So, how did her first seven months (she assumed her PLDT post on July 31, 2020) at her new corporate desk go?

Team Cathy: Cathy goes to office five times a week. ‘Media and telco complement each other, they make a perfect pair. Ironically, I find myself in front of the camera more these days than ever before.

Cathy shares, “Through virtual leadership, I took on a reorganization that involved putting together teammates from PLDT and Smart and unifying them under Group Corporate Communications. I attended to their needs first, improving their digital connectivities, replacing old laptops with new ones. These first steps enabled them to get the collective job done of propagating our group’s role in this pandemic: providing customers the digital connectivity they need to keep them safe while carrying on with their lives in the new normal.”

Ever the workaholic, Cathy didn’t let the “new normal” disrupt her normal daily schedule. She goes to the office five times a week as she did in her previous job where, at the start of the enhanced community quarantine, she was doing live broadcasts from the newsroom.              Before COVID-19, she carried on with her anchoring duties for Bloomberg TV Asia-Pacific while based in Hong Kong at the height of the SARS epidemic.

No worries. This former track & field varsity player of De La Salle University Taft is more than fit for the job. “I did the 1,500-meter run and shot put,” she recounts. “I’m not in the habit of counting steps, but I do enjoy working the stairs instead of taking the lift.”

Her rigorous news training (imagine being on the anchoring chair before 9 a.m., 3 p.m., 8 p.m., five times a week) has certainly come in handy, keeping her agile and “camera-ready” for all her virtual or face-to-face meetings (with masks on, of course).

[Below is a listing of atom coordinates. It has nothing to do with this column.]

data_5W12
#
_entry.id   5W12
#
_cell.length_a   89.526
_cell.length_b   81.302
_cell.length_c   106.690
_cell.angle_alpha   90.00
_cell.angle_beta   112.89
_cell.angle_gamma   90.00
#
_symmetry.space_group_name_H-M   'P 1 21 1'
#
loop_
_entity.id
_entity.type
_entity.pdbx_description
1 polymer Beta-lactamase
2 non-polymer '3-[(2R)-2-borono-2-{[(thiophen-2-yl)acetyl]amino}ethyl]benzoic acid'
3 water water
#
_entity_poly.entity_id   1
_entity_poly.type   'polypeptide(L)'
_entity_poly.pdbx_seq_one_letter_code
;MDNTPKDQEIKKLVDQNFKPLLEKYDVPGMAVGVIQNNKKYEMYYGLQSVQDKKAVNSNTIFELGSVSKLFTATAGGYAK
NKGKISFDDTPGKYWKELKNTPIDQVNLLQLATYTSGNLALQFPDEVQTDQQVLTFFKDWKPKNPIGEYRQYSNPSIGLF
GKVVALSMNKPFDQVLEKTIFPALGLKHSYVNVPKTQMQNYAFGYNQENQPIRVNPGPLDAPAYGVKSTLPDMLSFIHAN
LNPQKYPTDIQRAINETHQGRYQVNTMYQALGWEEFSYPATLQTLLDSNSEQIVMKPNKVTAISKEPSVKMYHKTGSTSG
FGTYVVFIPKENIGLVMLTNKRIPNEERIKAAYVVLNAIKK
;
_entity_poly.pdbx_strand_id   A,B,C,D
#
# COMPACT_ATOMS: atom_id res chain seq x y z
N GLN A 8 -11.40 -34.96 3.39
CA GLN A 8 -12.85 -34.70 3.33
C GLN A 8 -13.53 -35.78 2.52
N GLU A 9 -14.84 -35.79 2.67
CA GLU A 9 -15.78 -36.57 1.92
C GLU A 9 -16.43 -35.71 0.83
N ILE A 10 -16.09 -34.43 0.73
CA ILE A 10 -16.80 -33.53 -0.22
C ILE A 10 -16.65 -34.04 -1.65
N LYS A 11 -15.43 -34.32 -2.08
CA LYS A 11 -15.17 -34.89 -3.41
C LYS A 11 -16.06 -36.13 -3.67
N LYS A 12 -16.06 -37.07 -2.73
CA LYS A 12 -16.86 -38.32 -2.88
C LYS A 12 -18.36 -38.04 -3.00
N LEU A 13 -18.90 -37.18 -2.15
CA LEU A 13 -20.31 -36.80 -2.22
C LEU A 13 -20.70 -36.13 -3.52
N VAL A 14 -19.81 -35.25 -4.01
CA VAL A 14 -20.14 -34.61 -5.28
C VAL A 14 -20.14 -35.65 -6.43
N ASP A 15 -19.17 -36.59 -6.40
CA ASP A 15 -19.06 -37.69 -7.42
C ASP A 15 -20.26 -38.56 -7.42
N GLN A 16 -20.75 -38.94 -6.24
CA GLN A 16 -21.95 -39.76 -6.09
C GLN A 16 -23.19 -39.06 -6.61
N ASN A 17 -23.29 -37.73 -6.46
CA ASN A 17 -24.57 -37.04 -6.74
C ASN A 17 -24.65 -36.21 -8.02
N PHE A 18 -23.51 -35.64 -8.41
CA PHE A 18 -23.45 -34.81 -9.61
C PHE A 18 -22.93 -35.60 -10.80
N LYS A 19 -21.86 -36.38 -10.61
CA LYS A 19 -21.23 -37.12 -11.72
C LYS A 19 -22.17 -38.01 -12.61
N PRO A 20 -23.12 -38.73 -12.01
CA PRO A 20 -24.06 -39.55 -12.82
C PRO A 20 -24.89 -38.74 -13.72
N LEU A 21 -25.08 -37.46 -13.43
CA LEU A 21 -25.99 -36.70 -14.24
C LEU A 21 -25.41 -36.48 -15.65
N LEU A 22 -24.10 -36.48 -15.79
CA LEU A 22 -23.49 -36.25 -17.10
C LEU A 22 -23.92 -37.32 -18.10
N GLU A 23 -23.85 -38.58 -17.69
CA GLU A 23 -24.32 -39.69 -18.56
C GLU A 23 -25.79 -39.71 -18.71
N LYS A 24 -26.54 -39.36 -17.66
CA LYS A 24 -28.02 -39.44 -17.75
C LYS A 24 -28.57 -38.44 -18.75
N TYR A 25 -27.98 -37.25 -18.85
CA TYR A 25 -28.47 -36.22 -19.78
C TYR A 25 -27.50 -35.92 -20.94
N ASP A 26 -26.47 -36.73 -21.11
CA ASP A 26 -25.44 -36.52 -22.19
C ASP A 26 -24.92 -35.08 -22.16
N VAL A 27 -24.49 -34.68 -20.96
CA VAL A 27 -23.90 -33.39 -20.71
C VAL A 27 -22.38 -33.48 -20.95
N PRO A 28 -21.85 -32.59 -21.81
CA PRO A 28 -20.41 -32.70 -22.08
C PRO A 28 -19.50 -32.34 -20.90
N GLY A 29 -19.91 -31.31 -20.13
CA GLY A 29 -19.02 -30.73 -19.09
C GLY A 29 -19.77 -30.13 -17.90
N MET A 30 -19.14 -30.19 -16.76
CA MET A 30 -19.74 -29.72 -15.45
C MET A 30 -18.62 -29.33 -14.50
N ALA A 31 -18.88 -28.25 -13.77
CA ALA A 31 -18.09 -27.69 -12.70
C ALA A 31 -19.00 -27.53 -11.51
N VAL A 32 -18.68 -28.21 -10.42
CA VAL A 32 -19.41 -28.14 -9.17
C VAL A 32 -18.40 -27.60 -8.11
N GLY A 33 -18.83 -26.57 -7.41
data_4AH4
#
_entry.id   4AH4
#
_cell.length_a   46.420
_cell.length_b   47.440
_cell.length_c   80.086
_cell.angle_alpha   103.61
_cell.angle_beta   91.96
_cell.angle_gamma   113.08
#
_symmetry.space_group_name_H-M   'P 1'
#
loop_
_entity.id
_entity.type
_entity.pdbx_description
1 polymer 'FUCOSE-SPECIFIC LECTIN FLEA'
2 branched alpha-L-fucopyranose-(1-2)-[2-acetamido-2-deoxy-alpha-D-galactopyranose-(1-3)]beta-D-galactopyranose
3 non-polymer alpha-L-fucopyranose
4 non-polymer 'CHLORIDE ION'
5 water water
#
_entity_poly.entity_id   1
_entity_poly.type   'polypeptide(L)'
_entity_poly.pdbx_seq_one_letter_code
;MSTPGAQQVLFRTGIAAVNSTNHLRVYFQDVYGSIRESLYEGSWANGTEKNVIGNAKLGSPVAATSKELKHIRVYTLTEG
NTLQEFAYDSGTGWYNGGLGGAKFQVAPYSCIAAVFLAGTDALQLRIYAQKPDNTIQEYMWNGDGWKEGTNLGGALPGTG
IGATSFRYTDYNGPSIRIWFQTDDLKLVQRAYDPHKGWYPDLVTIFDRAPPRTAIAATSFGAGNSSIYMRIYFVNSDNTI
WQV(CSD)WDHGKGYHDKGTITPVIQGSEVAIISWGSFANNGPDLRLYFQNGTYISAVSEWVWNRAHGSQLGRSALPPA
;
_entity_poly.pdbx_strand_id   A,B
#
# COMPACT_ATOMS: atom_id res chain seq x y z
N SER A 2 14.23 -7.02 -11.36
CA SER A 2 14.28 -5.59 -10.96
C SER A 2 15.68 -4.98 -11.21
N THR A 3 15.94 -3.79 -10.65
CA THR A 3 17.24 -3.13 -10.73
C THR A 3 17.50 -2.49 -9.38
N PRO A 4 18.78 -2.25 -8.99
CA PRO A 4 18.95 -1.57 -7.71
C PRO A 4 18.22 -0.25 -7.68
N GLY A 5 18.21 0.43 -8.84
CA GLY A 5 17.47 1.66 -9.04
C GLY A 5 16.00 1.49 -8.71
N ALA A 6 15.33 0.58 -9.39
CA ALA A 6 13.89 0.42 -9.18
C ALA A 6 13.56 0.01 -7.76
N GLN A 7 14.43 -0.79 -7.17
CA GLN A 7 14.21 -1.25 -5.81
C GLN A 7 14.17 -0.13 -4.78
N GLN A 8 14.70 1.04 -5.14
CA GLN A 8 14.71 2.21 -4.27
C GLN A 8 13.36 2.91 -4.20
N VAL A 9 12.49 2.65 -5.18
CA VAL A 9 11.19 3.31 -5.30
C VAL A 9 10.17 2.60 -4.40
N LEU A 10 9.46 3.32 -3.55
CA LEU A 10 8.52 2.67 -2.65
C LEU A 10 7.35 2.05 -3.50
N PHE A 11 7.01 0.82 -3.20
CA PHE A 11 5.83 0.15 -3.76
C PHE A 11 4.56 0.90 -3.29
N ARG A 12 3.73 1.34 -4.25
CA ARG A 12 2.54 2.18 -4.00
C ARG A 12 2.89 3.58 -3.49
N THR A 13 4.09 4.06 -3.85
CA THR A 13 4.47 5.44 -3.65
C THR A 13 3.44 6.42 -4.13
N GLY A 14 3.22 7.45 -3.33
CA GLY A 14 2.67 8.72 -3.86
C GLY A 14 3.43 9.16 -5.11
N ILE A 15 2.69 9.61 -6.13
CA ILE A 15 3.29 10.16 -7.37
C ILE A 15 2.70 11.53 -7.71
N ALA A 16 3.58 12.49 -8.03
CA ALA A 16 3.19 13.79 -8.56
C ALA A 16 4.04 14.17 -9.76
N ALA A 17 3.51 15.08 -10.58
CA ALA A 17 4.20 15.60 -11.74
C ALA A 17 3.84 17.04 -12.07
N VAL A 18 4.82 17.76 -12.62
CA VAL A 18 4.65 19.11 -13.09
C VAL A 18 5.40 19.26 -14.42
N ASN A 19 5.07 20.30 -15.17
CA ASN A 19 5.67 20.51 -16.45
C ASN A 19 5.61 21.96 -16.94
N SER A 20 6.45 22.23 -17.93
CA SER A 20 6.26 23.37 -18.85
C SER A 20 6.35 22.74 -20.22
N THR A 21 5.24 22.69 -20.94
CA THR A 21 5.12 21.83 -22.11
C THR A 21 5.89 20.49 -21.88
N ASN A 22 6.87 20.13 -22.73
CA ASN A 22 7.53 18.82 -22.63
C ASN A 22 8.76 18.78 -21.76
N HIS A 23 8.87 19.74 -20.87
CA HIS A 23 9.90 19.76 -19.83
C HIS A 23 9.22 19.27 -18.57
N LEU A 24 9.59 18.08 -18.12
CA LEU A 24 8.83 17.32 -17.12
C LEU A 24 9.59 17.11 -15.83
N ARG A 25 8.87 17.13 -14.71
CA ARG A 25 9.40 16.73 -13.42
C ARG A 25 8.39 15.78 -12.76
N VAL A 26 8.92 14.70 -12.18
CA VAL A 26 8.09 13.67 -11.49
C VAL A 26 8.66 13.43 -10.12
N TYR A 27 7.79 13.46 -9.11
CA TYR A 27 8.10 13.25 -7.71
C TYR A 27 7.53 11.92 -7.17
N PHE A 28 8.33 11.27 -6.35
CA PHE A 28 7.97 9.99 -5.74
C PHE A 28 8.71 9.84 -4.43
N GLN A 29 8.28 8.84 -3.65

Aside from learning how to take care of herself more, Cathy has learned many valuable lessons on the job. “I’ve learned that whatever setting (be it local or global) and whatever circumstance (pandemic or not) you find yourself in, it is one’s work ethic that bridges the gap, one’s authentic display of malasakit that gets everyone on board, one’s personal energy that gets everyone wired in, and one’s relentless focus that gets everyone scaling a common goal.”

Helping others, says Cathy, is no different from the discipline of delivering fair and balanced news. And it heartens her when she receives “thank-yous” from people she doesn’t even know.

Cathy is surprised to find herself in front of the camera more today than ever before. She is often invited to host and moderate events, and to speak, either as a woman in telco or a corporate citizen, bouncing off ideas with thought leaders like Mitch Lowe of Netflix and Redbox and Hollywood actress-turned-entrepreneur Gwyneth Paltrow.

Though Cathy is pretty much “connected,” she makes sure she devotes some quiet time away from her gadgets, because, “It’s good for the mind and body, and it’s good for the soul.”